During this liturgical year, the Church reads primarily from the Gospel of Matthew. Join Our…
Knowing Christ through Matthew — Part 2: Scribes of the Kingdom
This is the second in a 12-part series of In Focuses dedicated to exploring some central themes and texts in the Gospel of Matthew.
In some 60 places, the Gospel of Matthew cites the Old Testament. It alludes to it in several hundred more. The Gospel aims to show that everything in Jesus’s life “took place to fulfill what the Lord had said through the prophet(s)” (Mt 1:22). In this, Matthew is right, of course, but just what the evangelist means by “fulfillment” is likely different than what we first imagine. Discerning Matthew’s way of reading will allow us to understand his Gospel more fully and to enrich our own reading of the Old Testament. Prophecy, as we will learn, is rarely a matter of clear and specific prediction, and fulfillment does not seek after an almost photographic correspondence to the words of the past. Rather, the Scriptures present the abiding form of God’s providence, and if Jesus is their fulfillment, he is so because he realizes in himself the whole of God’s work in Israel.
|5 questions to consider|
A central feature of Matthew’s Gospel is, as Richard Hayes notes, “its bold identification of Jesus as Emmanuel, ‘God with us.’ This motif of Jesus as the manifestation of God’s presence, establishes the structural framework on which the story is built,” and it is shown to us in the first of Matthew’s Old Testament citations, taken from the Book of Isaiah. “Behold, the virgin shall be with child and bear a son, and they shall name him Emmanuel” (Mt 1:23). To see how Matthew reads this passage from the prophet, we should look first to the following quote from Hosea.
In the infancy narrative, Joseph is warned in a dream about Herod’s desire to kill the baby Jesus. With the child and Mary, he flees to Egypt where they remain until the death of Herod (cf. Mt 2:13-15). Matthew identifies their subsequent return to the land as the fulfillment of the words spoken by Hosea. This took place “that what the Lord had said through the prophet might be fulfilled: ‘Out of Egypt I called my son'” (Mt 2:15).
We might be forgiven for assuming that this passage in Hosea speaks of a future time, of something to take place in years to come. It does not. These words of Hosea refer to the past. They are God’s lament over Israel’s faithlessness in the years of the Exodus under Moses. “When Israel was a child I loved him, out of Egypt I called my son. The more I called them, the farther they went from me, sacrificing to the Baals, and burning incense to idols” (Hos 11:1-2).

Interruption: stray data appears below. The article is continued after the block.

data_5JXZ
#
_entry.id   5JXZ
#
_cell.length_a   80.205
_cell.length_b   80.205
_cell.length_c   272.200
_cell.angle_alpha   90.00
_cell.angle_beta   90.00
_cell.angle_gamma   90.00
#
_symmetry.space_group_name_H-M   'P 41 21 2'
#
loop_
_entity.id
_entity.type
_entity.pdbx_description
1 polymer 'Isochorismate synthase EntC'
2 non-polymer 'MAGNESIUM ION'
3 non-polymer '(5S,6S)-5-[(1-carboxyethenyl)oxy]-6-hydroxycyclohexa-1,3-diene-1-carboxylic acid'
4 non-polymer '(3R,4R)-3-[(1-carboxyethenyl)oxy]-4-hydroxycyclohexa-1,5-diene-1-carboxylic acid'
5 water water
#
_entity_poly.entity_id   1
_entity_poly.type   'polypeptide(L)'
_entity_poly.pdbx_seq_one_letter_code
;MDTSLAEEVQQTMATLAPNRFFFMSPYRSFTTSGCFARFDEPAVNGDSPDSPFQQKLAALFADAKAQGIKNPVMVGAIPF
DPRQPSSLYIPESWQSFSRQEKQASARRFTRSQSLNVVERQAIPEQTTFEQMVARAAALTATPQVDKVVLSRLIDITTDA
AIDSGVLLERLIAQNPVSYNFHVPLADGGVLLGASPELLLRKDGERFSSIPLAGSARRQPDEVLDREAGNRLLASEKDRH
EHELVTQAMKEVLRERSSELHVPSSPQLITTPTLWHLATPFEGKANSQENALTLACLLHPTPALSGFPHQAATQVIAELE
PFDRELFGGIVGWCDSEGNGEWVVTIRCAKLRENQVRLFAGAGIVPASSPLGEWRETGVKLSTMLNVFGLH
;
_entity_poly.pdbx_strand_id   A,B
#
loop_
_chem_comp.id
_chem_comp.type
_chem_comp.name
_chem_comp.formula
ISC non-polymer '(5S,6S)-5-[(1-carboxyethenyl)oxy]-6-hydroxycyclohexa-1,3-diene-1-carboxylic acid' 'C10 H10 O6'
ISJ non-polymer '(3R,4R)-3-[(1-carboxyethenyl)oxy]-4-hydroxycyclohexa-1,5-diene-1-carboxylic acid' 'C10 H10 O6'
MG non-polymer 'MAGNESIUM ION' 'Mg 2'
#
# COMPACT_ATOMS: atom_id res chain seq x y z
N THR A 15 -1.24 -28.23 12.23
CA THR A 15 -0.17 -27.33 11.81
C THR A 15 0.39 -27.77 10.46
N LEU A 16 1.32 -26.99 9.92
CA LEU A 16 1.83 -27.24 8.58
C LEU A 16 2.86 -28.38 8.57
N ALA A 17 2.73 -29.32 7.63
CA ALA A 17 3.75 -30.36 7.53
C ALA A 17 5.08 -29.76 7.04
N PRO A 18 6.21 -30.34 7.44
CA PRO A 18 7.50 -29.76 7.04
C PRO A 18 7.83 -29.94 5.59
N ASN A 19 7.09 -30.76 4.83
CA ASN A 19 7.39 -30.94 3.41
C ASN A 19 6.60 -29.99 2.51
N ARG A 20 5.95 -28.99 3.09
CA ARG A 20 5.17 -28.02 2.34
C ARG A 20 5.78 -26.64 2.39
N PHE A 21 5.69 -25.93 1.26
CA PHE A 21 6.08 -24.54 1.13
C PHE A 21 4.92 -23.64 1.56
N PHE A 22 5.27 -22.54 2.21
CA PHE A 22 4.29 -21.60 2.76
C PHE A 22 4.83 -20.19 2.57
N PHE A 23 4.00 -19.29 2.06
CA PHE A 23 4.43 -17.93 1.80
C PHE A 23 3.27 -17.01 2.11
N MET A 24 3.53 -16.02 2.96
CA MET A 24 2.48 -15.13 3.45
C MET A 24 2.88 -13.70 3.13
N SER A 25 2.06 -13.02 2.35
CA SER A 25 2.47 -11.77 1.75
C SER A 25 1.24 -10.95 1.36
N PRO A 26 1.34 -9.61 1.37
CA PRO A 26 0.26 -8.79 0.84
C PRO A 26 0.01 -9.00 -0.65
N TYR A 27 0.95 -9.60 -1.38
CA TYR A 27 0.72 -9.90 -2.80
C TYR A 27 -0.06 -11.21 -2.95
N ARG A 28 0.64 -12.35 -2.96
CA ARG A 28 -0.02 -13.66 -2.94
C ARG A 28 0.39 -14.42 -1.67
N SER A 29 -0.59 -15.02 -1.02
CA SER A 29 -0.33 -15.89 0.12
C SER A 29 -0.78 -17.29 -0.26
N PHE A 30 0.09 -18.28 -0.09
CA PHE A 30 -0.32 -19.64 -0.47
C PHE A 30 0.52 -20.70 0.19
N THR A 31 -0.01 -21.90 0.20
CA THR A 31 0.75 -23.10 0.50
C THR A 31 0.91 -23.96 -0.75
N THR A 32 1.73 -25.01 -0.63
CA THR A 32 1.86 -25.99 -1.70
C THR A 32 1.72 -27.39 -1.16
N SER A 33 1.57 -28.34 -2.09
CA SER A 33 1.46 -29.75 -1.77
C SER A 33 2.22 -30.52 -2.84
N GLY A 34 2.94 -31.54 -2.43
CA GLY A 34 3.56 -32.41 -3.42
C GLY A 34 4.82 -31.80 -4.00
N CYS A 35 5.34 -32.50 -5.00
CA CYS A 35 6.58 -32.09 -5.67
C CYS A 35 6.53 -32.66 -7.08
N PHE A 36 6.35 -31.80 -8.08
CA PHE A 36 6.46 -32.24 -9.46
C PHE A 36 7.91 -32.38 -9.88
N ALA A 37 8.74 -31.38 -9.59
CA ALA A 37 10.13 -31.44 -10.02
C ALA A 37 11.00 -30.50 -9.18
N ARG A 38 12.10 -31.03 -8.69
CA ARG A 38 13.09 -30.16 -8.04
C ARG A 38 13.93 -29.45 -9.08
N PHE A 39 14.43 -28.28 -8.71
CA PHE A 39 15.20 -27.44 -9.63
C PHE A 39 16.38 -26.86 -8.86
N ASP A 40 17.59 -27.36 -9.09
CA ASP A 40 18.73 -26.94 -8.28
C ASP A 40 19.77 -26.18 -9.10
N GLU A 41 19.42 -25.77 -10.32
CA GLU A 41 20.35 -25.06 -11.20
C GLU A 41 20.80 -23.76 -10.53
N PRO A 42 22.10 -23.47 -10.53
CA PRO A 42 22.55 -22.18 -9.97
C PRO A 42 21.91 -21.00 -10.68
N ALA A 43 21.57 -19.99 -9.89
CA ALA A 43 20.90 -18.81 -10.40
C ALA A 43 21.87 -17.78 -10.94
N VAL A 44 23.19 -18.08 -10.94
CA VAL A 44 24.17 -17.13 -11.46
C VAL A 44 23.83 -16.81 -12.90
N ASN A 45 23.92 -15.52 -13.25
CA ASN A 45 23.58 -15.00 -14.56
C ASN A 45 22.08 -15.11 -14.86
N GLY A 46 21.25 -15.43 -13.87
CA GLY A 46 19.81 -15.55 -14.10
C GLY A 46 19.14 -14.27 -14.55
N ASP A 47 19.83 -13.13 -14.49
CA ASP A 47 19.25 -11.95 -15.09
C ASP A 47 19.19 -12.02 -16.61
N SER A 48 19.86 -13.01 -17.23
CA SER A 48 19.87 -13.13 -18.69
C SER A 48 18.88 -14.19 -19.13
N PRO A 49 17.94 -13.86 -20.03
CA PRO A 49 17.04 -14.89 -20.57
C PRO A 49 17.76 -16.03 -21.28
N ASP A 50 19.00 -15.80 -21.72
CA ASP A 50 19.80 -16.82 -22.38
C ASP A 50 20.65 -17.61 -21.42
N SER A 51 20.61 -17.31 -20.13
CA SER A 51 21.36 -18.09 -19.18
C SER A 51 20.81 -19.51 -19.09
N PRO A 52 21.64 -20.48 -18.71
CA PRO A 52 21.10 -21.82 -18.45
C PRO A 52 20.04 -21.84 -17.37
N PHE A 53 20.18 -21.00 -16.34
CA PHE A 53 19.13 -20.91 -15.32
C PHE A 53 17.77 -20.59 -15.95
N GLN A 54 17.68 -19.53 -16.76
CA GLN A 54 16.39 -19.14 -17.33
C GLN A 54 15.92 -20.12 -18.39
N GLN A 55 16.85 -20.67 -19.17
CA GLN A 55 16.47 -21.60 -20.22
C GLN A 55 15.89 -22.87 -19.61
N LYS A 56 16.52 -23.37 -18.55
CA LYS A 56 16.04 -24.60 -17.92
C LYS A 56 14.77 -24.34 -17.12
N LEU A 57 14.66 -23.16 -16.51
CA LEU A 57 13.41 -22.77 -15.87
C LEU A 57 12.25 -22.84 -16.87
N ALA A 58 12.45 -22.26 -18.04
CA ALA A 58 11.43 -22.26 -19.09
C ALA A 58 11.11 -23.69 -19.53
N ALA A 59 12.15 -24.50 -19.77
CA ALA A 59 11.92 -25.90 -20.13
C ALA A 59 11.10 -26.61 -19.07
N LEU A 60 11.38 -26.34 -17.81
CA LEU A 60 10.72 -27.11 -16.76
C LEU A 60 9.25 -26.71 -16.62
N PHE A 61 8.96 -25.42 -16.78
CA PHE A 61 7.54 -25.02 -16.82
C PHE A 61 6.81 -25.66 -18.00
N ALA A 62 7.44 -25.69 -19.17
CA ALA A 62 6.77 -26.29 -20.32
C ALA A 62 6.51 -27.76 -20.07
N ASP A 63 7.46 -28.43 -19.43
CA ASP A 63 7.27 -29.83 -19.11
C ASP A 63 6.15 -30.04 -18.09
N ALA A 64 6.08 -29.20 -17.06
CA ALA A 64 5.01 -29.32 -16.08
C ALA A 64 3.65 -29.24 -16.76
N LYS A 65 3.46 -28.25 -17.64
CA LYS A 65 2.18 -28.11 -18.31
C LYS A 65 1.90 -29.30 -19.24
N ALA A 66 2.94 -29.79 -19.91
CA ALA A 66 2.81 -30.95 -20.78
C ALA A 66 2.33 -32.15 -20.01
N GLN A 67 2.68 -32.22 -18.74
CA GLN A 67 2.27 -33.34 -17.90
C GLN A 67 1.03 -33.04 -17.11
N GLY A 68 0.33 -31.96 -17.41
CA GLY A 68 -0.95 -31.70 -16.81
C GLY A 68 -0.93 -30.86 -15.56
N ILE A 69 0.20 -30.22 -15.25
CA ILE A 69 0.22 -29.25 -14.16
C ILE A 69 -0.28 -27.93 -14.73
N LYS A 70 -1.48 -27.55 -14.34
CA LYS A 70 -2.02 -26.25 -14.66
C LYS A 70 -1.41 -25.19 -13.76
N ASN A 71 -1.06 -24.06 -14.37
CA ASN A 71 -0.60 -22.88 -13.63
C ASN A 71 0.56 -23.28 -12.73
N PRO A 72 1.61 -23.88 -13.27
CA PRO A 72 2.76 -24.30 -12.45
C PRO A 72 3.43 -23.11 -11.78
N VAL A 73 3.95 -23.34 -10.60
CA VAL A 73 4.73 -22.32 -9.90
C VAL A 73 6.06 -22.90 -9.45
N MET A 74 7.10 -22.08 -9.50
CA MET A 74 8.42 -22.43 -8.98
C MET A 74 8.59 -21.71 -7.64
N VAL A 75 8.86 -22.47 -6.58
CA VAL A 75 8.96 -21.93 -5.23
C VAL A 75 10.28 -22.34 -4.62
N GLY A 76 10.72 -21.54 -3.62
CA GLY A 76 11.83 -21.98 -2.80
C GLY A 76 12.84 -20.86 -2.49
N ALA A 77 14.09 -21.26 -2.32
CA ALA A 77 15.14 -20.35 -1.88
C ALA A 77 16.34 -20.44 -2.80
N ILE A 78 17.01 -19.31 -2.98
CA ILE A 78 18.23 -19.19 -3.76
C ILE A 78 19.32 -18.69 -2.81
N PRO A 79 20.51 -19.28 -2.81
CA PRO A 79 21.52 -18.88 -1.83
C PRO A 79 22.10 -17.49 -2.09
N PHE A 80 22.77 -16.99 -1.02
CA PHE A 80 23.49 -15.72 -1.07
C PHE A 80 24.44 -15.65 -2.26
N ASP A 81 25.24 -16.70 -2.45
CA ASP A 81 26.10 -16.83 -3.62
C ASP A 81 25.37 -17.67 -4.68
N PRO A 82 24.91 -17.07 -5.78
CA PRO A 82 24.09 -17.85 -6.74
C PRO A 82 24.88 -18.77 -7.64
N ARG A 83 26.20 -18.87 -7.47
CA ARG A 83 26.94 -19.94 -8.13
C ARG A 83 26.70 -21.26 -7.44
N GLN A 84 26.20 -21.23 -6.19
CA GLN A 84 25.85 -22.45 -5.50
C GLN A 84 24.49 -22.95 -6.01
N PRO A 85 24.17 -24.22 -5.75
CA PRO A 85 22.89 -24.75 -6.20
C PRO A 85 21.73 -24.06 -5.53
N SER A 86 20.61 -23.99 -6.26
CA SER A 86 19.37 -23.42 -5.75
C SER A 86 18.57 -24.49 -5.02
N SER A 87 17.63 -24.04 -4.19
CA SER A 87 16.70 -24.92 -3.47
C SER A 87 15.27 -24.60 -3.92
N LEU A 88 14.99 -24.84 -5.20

Given that the passage looks backward and not forward, Matthew appears mistaken is choosing these words with reference to Jesus. We do not, after all, conceive of the past as something that awaits fulfillment. When I tell my wife, “I went to the grocery store this morning,” she doesn’t wonder at how these words will come to pass in years to come. Why then does Matthew read things in this way? What is it about Israel’s past that allows them to treat it as something awaiting fulfillment?
We find an answer already in the Old Testament. Israel, in times of crisis, looked to past moments of God’s providence and saw in them the pattern of divine love to come. When speaking of their return from the exile in Babylon, the prophets’ attention turns to exodus from Egypt. God says through the prophet Ezekiel that “with mighty hand and outstretched arm, with wrath poured out, I will bring you out from the nations and gather you from the countries over which you are scattered” (Ez 20:34). Or again, as God “entered into judgment with your ancestors in the wilderness of the land of Egypt, so will [he] enter into judgment with you” (Ez 20:36). The same is true in the Book of Isaiah when it speaks of the return from exile. Isaiah 43:14-21, as Marvin Sweeney observes, “identifies YHWH as the One who makes a path in the sea and subdues horse and chariot in analogy to the splitting of the sea and the defeat of the Egyptian chariotry in the exodus from Egypt (Ex 14-15).” Or again, “Isaiah 48:20-21 portrays YHWH’s making water flow from the rock in the desert in analogy to the water produced by Moses when he struck the rock in the wilderness (Ex 17:1-7; Nm 20:2-13).” Most memorably, we can hear an echo of Israel’s journey through the wilderness of Egypt in Isaiah’s announcement of their coming departure from Babylon: “In the wilderness prepare the way of the Lord! Make straight in the wasteland a highway for our God!” (Is 40:3).